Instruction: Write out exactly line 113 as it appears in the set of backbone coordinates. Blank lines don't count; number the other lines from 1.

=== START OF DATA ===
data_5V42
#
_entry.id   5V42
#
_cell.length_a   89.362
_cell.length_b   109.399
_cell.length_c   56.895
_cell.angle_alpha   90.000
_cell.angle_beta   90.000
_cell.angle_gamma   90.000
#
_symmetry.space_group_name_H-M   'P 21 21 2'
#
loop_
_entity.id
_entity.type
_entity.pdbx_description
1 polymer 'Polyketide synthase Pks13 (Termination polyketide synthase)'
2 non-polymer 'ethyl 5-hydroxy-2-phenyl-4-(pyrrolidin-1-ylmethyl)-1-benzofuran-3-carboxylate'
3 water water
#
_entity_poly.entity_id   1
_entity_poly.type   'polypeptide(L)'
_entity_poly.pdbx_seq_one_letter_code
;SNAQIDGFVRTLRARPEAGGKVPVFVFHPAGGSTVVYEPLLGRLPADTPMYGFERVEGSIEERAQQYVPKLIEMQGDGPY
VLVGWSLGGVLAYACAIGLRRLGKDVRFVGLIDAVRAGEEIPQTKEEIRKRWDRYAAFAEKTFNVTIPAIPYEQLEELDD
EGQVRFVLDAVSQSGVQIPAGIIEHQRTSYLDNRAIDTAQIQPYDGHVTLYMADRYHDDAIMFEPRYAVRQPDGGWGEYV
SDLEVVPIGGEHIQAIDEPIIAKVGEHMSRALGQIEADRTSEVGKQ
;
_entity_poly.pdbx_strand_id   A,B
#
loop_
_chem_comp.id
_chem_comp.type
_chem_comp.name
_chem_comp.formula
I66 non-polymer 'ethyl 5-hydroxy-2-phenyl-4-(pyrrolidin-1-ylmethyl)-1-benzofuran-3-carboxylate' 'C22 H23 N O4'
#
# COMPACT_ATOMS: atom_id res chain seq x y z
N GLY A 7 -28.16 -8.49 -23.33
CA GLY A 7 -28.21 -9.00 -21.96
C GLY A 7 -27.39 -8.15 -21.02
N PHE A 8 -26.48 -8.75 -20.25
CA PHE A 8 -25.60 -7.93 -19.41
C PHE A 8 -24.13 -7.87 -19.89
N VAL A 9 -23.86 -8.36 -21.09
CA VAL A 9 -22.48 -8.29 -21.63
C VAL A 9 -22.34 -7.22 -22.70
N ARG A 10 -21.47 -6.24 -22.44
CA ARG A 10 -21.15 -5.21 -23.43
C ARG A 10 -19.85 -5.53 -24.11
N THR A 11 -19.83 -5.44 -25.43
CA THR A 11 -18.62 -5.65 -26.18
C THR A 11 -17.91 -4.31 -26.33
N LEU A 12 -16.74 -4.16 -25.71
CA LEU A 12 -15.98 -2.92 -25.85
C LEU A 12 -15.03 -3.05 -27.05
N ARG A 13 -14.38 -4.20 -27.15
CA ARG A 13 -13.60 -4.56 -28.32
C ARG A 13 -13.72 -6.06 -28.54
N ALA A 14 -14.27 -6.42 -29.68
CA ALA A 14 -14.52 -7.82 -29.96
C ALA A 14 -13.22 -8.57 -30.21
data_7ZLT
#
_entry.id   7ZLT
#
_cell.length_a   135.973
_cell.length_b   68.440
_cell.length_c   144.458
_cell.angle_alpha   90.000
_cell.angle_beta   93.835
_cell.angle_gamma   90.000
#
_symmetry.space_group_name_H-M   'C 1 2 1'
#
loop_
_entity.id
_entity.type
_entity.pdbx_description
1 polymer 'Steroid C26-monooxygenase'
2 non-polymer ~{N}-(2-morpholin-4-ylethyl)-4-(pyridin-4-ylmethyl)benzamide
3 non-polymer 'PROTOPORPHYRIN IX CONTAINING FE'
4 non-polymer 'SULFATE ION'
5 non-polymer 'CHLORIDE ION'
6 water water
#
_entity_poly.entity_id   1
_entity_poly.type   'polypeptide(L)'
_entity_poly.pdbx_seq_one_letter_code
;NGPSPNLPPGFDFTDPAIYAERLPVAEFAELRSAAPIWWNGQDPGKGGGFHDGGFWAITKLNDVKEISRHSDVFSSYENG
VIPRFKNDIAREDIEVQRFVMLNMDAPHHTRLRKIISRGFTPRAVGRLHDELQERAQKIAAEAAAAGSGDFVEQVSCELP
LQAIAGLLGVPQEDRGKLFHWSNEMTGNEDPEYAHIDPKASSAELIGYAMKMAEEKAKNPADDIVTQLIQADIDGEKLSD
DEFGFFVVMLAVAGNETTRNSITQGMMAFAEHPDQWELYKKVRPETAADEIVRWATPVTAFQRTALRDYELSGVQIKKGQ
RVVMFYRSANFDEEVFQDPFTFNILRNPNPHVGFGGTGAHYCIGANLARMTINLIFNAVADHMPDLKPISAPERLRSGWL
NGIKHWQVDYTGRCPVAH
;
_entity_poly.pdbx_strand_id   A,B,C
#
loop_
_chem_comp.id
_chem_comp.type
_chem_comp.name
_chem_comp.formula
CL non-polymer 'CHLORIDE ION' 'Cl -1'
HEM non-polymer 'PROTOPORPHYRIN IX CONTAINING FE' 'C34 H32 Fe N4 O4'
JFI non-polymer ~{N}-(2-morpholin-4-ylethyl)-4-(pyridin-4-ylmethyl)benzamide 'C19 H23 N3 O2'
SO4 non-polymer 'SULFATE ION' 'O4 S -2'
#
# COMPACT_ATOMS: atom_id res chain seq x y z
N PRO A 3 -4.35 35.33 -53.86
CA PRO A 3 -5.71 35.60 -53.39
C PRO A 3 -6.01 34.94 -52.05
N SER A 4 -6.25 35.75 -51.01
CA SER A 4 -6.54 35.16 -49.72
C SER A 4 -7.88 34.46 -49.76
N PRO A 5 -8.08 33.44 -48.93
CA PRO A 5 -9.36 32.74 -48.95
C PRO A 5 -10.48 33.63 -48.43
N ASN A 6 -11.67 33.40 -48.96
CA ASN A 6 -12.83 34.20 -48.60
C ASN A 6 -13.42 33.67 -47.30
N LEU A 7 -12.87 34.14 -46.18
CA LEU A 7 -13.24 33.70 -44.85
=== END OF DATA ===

C PRO A 3 -6.01 34.94 -52.05